There are many ways to approach arthritis and other kinds of body pain. Yoga, meditation, and other mindfulness practices can help a lot. Moderate exercise has been shown to help manage the stiffness. I can't currently do some of the things I used to, but I hope to do them all again soon. Even on really tough days, I try to do at least a half hour of yoga. There's a lot of creaking, but it helps.

Acupuntcure is helpful for a lot of people. There are herbs and other supplements you can take to help keep your body moving. There are lots of foods that help. Many people find NSAIDs and steroids helpful, but there are potential side effects to consider, especially with long term use.

I'm not your doctor. I'm not here to judge the combination of treatments you choose. What I do have is a delicious recipe to start your day off well. The ingredients in this smoothie work together to support your joint health, and they're delicious!


Cashew milk  or other milk or yogurt of choice
Lemon, peeled with a knife or juiced
Cherries, pitted (frozen or fresh)
Blueberries (frozen or fresh)
Ripe banana (frozen or fresh) or a spoonful or raw, local honey to taste
Romaine or spinach

First, make your cashew milk. It's easy - blend cashews with a little water until smooth. That's it! Save some in a jar for other uses if you like. Using only a tiny bit of water makes a thick creme. More water makes a thin milk. You don't have to strain cashew milk; just blend and go.

Blend your fruits with your cashew milk. Add a little water as necessary. Add greens and blend until completely smooth. If you're not feeling the greens this morning, it's actually okay to skip them. There are no smoothie police to make sure every single one is green. Yes, the leafy veggies are oh-so-good for you, but even without greens, this smoothie will be super nourishing.

Optional but recommended: stir in a spoonful of fish oil, or take some on the side. Alternatively, you may choose to take a vitamin D supplement, preferably D3 suspended in olive oil.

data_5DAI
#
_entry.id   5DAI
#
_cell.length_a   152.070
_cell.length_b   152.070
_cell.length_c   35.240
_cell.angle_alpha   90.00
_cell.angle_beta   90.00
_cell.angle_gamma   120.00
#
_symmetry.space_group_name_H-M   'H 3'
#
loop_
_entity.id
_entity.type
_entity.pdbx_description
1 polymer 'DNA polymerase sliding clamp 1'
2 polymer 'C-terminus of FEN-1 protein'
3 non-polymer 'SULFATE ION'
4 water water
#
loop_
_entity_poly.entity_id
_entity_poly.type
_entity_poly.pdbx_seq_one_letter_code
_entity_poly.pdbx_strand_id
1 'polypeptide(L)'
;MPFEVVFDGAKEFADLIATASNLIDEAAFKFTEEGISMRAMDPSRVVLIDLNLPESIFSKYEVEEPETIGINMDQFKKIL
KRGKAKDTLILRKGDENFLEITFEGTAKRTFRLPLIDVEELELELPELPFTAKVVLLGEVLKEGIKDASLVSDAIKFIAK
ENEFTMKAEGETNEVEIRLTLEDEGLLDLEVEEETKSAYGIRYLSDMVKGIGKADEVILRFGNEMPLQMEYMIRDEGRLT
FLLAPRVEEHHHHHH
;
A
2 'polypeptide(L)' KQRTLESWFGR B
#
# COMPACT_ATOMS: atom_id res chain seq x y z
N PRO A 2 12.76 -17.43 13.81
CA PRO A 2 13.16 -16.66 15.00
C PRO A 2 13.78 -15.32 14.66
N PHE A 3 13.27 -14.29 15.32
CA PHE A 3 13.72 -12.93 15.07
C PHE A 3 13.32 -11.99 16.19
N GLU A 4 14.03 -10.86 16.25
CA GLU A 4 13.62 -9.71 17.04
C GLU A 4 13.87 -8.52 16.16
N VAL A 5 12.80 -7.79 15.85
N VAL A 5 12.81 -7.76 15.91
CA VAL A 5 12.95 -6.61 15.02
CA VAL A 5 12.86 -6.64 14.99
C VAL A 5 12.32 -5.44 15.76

So why these ingredients? Well, cashews are super creamy and delicious, and lend body and good fat to help you absorb all the other good stuff in the smoothie. Cashews make it taste a little more like cherry cheesecake, but you can use coconut milk or a bit of avocado instead if you prefer. Cherries and blueberries are both rich in phytochemicals that decrease inflammation. Blueberries are incredibly rich in antioxidants. Cherries have been shown to help with many kinds of arthritis and pain, especially gouty arthritis. Lemon boosts the smoothie's vitamin C content even higher. Vitamin C supports the health of connective tissue in and around joints, as well as the fascia surrounding muscles. It also helps you absorb the iron and other minerals in the greens.

Spinach and romaine are both excellent greens for overall health, especially for decreasing inflammation. Bananas are delicious and sweeten up your smoothie, countering the tartness of the berries and the bitterness of the greens. They're also rich in vitamins and minerals. Raw local honey is  great for immune support, allergies, and inflammation. Omega-3 fatty acids and vitamin D in fish oil have been shown to support joint health and overall health. And again, that little dose of good fat will help you absorb all the goodness that's locked away in the fruits and veggies.

So sip that smoothie, relax, and enjoy. Then go for a walk in the sunshine, take a yoga class, and stretch it out! It may be hard to get started, but your body will thank you afterward.

Wednesday, May 1, 2013

Simple mustard and honey sauce

Happy May, everyone!

Very soon, I will post an awesome recipe for a grain free carrot cake that is perfect for breakfast, dessert, or a snack. I finally got some pictures today before it was completely devoured! But first, a super simple dressing, dip, or sauce. Tonight I had this on gorgeous baby greens as a salad and it made me so happy! Feel free to dress or sauce up anything you like, from salads to wraps to noodles. Would also pair as well with meat as it does with veggies, if that's how you roll.


Raw honey
Dijon-style mustard (grainy or smooth, both will be delicious)
Sunflower seed butter (or other seed or nut butter)


Put as much as you like of the three ingredients in a bowl. Play with proportions - I used about equal quantities of honey and mustard, and more of the sunflower seed butter. Stir with a fork to combine. Season to taste - depending on your mustard, you may want more vinegar, more salt, or any other seasoning you desire - ginger or turmeric would be great, as would coconut aminos, or chopped chilis.

Now dip, dress, and enjoy!